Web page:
During a Nazi interrogation of suspected Jews in France, a stunning rumor begins to circulate: "They're going to look at your penis." The very thought of such a personal violation jolts an electrifying shock through Incident at Vichy, Arthur Miller's World War II drama that was first staged in 1964. Forty-five years later, not only has the offstage rumor become an onstage reality, but in Back of the Throat, by Arab American playwright Yussef El Guindi, currently on view at St. Louis Actors' Studio, reality is also allegory. Our protagonist's penis is more than merely an organ: It is a metaphor for all the privacy that Americans have lost in the aftermath of the World Trade Center attacks on 9/11.
As the play begins, we meet Khaled, a struggling young Arab American writer living mostly on hope and ambition in a large unnamed city. Khaled doesn't even speak Arabic. "I'm nobody interesting enough to have you waste your time," he naively tells two government interrogators who arrive at his small cluttered apartment. You don't have to be Nostradamus to predict that the early civility will not hold. Soon we hear Khaled pleading, "I have rights, I do have rights." No, he doesn't. "You're a Muslim and an Arab," he's reminded, as if those two nouns are fronts for murderer and terrorist. Besides, Khaled has one of those guttural last names whose accurate pronunciation depends on a good spin from the back of the throat.
Much of the story — especially during the early going — plays out as an intriguing good-cop, bad-cop grilling — but one in which the good-bad roles keep changing, thus keeping Khaled off balance. Alan David gives a lovely and moving performance as Khaled. The impending excesses of an overzealous bureaucracy are measured in his oval eyes — initially warm, eventually not unlike cracked eggshells — until by evening's end his idealistic best intentions have been eroded and he is reduced to a Rodin-like study of degradation. Kevin Beyer and John Pierson are an effectively intimidating pair of fearsome interrogators. On surface, the blandly named Bartlett and Carl appear as matter-of-fact as their flag lapel pins. Their poisonous menace, even their own personal fears and prejudices, seeps in slowly. By the time Carl bellows, "You hate everything that this country stands for," into Khaled's terrorized face, you can envision the patriotic bumper stickers on his car.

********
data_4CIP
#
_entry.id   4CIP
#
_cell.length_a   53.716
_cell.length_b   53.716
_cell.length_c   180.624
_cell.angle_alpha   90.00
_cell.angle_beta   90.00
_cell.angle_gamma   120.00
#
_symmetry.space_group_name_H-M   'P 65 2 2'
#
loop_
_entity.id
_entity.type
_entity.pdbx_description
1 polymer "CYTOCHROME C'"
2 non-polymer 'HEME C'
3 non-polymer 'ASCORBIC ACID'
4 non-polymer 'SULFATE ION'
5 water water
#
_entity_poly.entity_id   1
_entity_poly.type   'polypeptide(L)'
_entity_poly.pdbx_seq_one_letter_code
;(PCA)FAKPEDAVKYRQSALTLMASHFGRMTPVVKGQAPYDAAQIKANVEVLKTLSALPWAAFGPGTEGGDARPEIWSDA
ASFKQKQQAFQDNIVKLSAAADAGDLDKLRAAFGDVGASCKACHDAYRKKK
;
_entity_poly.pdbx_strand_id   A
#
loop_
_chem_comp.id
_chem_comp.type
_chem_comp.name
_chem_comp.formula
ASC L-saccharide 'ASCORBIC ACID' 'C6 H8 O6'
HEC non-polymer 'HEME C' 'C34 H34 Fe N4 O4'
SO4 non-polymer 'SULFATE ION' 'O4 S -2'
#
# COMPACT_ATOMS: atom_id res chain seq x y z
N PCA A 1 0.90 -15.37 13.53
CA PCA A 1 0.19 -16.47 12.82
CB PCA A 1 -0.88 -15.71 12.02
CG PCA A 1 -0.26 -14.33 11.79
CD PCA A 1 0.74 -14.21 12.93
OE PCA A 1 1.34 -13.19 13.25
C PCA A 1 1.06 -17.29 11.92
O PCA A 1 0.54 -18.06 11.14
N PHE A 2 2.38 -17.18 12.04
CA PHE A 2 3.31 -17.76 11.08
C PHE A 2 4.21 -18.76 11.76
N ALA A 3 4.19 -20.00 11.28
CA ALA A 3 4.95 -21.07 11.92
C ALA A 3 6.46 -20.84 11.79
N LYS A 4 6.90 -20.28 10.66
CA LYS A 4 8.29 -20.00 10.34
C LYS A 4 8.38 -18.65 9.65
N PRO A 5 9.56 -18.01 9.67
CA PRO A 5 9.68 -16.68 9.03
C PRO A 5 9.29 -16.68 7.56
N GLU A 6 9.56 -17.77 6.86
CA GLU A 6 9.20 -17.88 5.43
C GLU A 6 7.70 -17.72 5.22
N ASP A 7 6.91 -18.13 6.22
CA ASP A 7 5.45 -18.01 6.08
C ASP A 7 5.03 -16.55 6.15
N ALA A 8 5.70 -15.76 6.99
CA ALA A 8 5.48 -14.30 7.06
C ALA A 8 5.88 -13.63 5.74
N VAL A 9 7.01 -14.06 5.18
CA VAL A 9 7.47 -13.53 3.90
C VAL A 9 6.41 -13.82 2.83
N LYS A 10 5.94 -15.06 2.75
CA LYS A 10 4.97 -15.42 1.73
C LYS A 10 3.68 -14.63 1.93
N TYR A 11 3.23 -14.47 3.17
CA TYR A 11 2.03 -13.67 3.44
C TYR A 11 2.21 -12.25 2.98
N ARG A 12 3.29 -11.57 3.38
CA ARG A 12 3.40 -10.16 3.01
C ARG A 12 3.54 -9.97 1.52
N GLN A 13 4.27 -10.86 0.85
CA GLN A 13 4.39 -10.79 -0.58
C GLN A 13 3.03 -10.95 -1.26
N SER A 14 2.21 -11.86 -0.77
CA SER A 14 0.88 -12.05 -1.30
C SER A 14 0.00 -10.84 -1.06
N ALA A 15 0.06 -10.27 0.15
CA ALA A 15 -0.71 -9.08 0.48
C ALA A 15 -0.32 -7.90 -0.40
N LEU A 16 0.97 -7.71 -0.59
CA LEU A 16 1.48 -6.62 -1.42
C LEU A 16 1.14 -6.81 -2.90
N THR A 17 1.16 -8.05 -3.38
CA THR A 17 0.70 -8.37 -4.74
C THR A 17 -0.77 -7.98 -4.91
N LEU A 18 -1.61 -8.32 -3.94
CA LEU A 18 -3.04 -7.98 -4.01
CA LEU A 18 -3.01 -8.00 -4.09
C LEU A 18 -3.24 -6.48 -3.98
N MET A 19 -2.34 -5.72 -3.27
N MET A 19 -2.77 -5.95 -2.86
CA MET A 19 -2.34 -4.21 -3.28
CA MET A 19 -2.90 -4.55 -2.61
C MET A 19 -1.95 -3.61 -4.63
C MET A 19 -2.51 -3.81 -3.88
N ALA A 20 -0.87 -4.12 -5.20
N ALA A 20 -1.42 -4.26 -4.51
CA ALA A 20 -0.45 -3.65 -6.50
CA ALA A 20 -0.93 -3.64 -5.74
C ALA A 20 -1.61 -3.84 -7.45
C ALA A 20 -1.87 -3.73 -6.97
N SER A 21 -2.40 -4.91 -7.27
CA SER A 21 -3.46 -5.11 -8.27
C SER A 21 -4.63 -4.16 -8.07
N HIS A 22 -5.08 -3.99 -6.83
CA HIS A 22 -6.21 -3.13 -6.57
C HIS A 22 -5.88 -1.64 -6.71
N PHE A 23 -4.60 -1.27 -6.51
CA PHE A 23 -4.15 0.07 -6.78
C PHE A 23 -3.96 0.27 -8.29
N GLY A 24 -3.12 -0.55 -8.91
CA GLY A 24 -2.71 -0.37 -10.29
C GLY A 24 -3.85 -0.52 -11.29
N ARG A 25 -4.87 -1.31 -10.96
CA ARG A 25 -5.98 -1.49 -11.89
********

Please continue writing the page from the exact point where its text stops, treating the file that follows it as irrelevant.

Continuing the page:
Whenever these three characters are interrelating in this one-act 75-minute tirade, Back of the Throat, staged here by David Wassilak, holds. But playwright El Guindi is not willing to sustain this harassment. Halfway through the evening he adds a gabby terrorist (Joseph Garner) with whom Khaled may or may not have consorted. Then he adds three women — a well-intentioned librarian, an embittered ex-girlfriend and a saucy stripper well endowed with a vivid imagination — who are intended as character assassins but who actually serve to dilute the tension. Julie Layton plays all three roles.
If there's a more engaging way to spend time in a theater than watching Layton perform a lap dance, at the moment I can't think of what it might be. But while her appealing presence might get pulses racing, her character slows down the story. That story is contained in Alan David's traumatized disbelief.
"People don't do such things," the already cynical Judge Brack observes in Ibsen's Hedda Gabler. And that was 1890 in Norway. In post-9/11 America, we are persuaded that they do. But some artists are standing up to chronicle these excesses. So it is that a film like Thomas McCarthy's The Visitor and a play like Back of the Throat are at the foundation of a new genre of works that seek to dramatize the realities of an America where such things are done — and perhaps done more often than most of us know.
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